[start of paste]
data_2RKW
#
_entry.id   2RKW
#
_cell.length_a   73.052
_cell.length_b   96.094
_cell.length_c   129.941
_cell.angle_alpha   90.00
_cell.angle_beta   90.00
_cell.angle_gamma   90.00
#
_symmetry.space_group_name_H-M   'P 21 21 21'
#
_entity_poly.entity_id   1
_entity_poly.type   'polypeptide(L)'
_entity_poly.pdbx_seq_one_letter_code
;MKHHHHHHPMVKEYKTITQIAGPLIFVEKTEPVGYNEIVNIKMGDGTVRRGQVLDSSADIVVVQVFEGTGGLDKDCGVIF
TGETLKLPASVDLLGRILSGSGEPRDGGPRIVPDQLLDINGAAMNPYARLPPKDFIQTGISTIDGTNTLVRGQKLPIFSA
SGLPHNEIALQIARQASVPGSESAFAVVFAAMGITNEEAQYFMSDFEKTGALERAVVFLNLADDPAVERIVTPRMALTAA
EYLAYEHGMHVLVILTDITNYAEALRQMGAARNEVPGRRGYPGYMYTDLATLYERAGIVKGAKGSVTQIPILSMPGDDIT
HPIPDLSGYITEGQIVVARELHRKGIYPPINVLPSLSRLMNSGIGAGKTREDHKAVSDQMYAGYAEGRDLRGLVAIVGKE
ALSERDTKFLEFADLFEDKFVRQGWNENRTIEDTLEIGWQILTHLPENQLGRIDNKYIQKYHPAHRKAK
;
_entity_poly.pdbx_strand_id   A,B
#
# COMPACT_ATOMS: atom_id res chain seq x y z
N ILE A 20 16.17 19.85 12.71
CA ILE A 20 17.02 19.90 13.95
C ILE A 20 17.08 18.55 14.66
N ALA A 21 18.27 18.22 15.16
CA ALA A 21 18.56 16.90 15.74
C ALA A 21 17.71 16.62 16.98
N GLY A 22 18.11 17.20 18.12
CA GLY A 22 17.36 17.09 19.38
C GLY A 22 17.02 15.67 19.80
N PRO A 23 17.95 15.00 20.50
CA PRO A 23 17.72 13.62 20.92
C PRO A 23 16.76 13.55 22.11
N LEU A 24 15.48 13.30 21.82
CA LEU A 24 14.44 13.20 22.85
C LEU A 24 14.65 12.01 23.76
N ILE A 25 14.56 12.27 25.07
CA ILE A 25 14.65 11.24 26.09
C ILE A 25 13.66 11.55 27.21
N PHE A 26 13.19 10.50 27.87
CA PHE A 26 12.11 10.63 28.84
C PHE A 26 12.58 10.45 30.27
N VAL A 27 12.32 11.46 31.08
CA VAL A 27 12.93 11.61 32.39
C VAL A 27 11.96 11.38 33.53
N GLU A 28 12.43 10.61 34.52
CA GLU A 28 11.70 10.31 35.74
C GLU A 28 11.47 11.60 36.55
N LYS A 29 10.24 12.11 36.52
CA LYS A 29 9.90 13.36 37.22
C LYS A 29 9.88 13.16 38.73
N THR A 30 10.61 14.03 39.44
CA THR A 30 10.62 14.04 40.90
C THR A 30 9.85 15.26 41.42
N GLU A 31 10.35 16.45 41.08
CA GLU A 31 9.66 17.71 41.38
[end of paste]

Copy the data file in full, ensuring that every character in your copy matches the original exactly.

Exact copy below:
data_2RKW
#
_entry.id   2RKW
#
_cell.length_a   73.052
_cell.length_b   96.094
_cell.length_c   129.941
_cell.angle_alpha   90.00
_cell.angle_beta   90.00
_cell.angle_gamma   90.00
#
_symmetry.space_group_name_H-M   'P 21 21 21'
#
_entity_poly.entity_id   1
_entity_poly.type   'polypeptide(L)'
_entity_poly.pdbx_seq_one_letter_code
;MKHHHHHHPMVKEYKTITQIAGPLIFVEKTEPVGYNEIVNIKMGDGTVRRGQVLDSSADIVVVQVFEGTGGLDKDCGVIF
TGETLKLPASVDLLGRILSGSGEPRDGGPRIVPDQLLDINGAAMNPYARLPPKDFIQTGISTIDGTNTLVRGQKLPIFSA
SGLPHNEIALQIARQASVPGSESAFAVVFAAMGITNEEAQYFMSDFEKTGALERAVVFLNLADDPAVERIVTPRMALTAA
EYLAYEHGMHVLVILTDITNYAEALRQMGAARNEVPGRRGYPGYMYTDLATLYERAGIVKGAKGSVTQIPILSMPGDDIT
HPIPDLSGYITEGQIVVARELHRKGIYPPINVLPSLSRLMNSGIGAGKTREDHKAVSDQMYAGYAEGRDLRGLVAIVGKE
ALSERDTKFLEFADLFEDKFVRQGWNENRTIEDTLEIGWQILTHLPENQLGRIDNKYIQKYHPAHRKAK
;
_entity_poly.pdbx_strand_id   A,B
#
# COMPACT_ATOMS: atom_id res chain seq x y z
N ILE A 20 16.17 19.85 12.71
CA ILE A 20 17.02 19.90 13.95
C ILE A 20 17.08 18.55 14.66
N ALA A 21 18.27 18.22 15.16
CA ALA A 21 18.56 16.90 15.74
C ALA A 21 17.71 16.62 16.98
N GLY A 22 18.11 17.20 18.12
CA GLY A 22 17.36 17.09 19.38
C GLY A 22 17.02 15.67 19.80
N PRO A 23 17.95 15.00 20.50
CA PRO A 23 17.72 13.62 20.92
C PRO A 23 16.76 13.55 22.11
N LEU A 24 15.48 13.30 21.82
CA LEU A 24 14.44 13.20 22.85
C LEU A 24 14.65 12.01 23.76
N ILE A 25 14.56 12.27 25.07
CA ILE A 25 14.65 11.24 26.09
C ILE A 25 13.66 11.55 27.21
N PHE A 26 13.19 10.50 27.87
CA PHE A 26 12.11 10.63 28.84
C PHE A 26 12.58 10.45 30.27
N VAL A 27 12.32 11.46 31.08
CA VAL A 27 12.93 11.61 32.39
C VAL A 27 11.96 11.38 33.53
N GLU A 28 12.43 10.61 34.52
CA GLU A 28 11.70 10.31 35.74
C GLU A 28 11.47 11.60 36.55
N LYS A 29 10.24 12.11 36.52
CA LYS A 29 9.90 13.36 37.22
C LYS A 29 9.88 13.16 38.73
N THR A 30 10.61 14.03 39.44
CA THR A 30 10.62 14.04 40.90
C THR A 30 9.85 15.26 41.42
N GLU A 31 10.35 16.45 41.08
CA GLU A 31 9.66 17.71 41.38